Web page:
All these things can and do happen in other high streets and towns. Why not Bearwood? In the meantime this is our high street. I think we deserve better.

This slideshow requires JavaScript.

Live Below the Line. Planning to fail.

School Meals Time

School Meals Time (Photo credit: coreycam)

Never Seconds is a brilliant blog about school meals that has made headlines in the UK. Move over Jamie Oliver! however much he tells parents and children that most school meals are crap, the power of a 9 year old blogging makes the front page. Take a look to see what £2 gets you in a state school in England.

Some kids from lower income families are entitled to free school meals, yet there is low take up of these, in some of the most deprived areas. Why is this? Perhaps because what they get is really poor quality food and the parents would rather make a packed lunch for them. Or that they don’t know that they are entitled to a free meal. Or that the stigma of having to claim is upsetting and that the children may get bullied if they are on free dinners.Some go home to eat but many go to the local fast food outlet. I don’t really understand how families who live below the line can afford to turn down a free lunch and I would urge anyone who is entitled to free school meals to claim them. I would also urge all of you to lobby get behind people like Jamie Oliver who campaigns to improve the quality of school dinners.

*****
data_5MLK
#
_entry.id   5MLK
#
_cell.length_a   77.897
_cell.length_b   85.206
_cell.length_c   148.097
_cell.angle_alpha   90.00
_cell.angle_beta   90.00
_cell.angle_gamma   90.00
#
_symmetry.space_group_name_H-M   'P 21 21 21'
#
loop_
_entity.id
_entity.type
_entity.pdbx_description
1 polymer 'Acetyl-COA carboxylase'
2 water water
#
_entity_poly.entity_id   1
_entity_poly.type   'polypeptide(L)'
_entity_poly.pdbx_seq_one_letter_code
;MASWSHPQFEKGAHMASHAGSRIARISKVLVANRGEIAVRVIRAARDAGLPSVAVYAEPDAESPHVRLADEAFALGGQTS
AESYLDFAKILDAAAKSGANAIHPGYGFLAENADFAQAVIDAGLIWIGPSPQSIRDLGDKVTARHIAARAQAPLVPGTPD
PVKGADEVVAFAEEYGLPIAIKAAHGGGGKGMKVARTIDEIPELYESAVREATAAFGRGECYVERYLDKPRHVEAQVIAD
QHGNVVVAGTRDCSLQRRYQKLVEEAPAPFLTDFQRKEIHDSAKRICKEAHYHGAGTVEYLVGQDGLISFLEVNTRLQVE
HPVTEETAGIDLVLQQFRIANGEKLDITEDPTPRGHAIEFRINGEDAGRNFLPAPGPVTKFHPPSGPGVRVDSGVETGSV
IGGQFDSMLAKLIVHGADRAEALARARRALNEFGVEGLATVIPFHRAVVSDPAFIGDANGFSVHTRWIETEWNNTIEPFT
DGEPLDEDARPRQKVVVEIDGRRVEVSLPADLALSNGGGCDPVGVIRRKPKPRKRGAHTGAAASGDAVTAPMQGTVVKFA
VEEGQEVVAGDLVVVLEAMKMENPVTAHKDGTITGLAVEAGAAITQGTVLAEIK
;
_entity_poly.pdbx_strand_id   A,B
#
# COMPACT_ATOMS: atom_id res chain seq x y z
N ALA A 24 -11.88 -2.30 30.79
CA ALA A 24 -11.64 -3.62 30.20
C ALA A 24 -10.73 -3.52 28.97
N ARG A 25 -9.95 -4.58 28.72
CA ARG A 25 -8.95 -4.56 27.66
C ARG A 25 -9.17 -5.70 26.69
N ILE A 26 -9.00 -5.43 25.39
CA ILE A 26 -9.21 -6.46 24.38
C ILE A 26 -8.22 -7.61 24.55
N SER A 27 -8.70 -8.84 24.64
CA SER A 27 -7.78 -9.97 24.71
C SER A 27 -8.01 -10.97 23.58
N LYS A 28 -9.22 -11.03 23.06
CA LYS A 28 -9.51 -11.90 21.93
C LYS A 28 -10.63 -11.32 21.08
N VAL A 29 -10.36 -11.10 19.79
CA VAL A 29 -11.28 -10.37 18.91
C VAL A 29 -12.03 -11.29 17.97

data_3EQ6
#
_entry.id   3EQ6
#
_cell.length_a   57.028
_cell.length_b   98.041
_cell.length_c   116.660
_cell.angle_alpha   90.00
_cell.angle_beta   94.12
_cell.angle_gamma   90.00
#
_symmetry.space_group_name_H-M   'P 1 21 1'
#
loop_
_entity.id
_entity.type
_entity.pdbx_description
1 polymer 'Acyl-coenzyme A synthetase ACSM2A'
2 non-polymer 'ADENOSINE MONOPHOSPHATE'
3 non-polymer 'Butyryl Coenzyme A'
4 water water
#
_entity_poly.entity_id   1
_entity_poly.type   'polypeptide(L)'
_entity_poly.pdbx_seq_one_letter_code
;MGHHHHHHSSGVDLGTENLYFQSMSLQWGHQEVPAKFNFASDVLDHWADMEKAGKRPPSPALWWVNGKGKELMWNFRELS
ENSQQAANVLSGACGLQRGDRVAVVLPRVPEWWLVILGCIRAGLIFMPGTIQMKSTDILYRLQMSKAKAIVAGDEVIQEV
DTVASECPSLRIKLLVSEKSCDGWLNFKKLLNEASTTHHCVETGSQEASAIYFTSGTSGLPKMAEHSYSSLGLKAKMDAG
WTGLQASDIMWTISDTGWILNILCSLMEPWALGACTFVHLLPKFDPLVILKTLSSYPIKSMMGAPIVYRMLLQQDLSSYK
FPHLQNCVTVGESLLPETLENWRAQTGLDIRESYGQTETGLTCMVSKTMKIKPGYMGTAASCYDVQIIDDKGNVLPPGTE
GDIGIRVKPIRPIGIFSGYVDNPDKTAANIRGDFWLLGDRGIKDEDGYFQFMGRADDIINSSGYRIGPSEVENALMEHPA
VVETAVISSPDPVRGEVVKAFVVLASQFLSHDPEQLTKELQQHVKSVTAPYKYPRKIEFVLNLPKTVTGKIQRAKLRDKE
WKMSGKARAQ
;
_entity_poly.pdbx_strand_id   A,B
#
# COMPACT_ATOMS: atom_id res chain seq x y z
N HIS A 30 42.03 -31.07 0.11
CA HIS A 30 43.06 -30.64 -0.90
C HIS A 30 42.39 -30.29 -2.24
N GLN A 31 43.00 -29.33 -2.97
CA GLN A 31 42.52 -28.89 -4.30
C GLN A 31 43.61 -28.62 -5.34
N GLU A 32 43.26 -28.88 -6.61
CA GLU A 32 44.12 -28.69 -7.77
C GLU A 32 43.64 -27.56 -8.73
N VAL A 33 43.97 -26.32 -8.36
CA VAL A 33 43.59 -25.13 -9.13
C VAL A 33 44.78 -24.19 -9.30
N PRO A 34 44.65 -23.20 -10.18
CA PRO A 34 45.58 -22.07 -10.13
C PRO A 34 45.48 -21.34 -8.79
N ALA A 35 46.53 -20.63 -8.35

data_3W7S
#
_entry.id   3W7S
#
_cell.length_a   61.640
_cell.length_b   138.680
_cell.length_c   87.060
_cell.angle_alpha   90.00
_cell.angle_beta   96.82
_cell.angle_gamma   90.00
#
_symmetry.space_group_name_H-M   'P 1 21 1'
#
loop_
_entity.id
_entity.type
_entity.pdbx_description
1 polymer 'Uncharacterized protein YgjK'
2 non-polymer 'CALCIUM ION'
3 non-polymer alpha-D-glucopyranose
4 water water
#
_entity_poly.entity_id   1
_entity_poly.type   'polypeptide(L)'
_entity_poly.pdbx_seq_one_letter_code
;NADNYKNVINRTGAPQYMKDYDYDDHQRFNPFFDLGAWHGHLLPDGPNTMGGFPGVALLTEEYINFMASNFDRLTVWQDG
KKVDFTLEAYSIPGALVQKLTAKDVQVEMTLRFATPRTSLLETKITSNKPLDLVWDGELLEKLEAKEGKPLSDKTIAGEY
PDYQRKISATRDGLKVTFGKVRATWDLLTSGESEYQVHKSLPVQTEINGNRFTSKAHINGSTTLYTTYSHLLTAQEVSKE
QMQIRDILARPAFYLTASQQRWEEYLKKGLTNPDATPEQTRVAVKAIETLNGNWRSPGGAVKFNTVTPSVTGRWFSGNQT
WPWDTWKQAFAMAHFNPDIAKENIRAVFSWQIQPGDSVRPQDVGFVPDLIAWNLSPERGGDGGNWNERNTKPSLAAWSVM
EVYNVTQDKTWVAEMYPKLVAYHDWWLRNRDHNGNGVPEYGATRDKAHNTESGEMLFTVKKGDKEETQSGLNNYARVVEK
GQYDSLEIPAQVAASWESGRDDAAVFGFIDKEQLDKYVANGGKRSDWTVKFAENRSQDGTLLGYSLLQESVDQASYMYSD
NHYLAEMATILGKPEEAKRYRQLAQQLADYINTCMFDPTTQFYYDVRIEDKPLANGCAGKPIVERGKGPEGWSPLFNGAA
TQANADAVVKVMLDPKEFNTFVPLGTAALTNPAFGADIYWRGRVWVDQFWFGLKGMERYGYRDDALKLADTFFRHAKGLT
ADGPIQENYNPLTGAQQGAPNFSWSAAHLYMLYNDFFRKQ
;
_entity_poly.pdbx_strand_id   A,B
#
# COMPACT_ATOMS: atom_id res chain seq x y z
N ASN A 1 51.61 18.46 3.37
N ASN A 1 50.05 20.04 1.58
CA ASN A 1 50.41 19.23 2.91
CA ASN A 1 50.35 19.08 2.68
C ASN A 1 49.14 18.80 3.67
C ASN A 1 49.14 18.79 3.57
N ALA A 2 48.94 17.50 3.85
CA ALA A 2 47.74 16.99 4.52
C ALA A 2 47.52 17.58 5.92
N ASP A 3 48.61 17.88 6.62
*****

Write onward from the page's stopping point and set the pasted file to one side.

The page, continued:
Have you turned down free food this week because you were taking part in Live Below the Line?

Free Lunch!

Free Lunch! (Photo credit: LexnGer)

Can families in the third world afford to turn down handouts of food. What about food banks? Do they solve a problem or are they just a sticking plaster?

So now is my confession time.

Confession 1. I accepted a free lunch on Thursday. I was attending a training event at SCVO and there was a buffet which I indulged in.  This would certainly take me over the £1 a day allowance if I had been sticking to it.

Confession 2. I had already spent £1.20 on a sausage sandwich for breakfast at the Bookworm Cafe in Smethwick Library .

Confession 3. Due to lack of planning and communication there was no dinner ready that evening at my house. Takeaway curry it was then.

Chicken balti from Delta Indian Takeaway, Edin...

Chicken balti from Delta Indian Takeaway, Edinburgh (Photo credit: Wikipedia)

Total spend on food for just me, on Thursday 9 May was a staggering £8.20, not including the free lunch! #fail

The reality is that to eat well on a limited budget is that planning ahead is crucial. Failing  to plan, is planning to fail. Plan what you will be eating and when, check what you already have in the store cupboard and make a shopping list and stick to it. Check out the cheapest place to buy food, and buy seasonable fruit and veg. Eat meat free as often as you can.

It was lack of planning that resulted in the sausage sandwich and the curry.  I did enjoy it though! I also realise how lucky I am to be able to make these choices that people, who have to live below the line, every day, don’t have.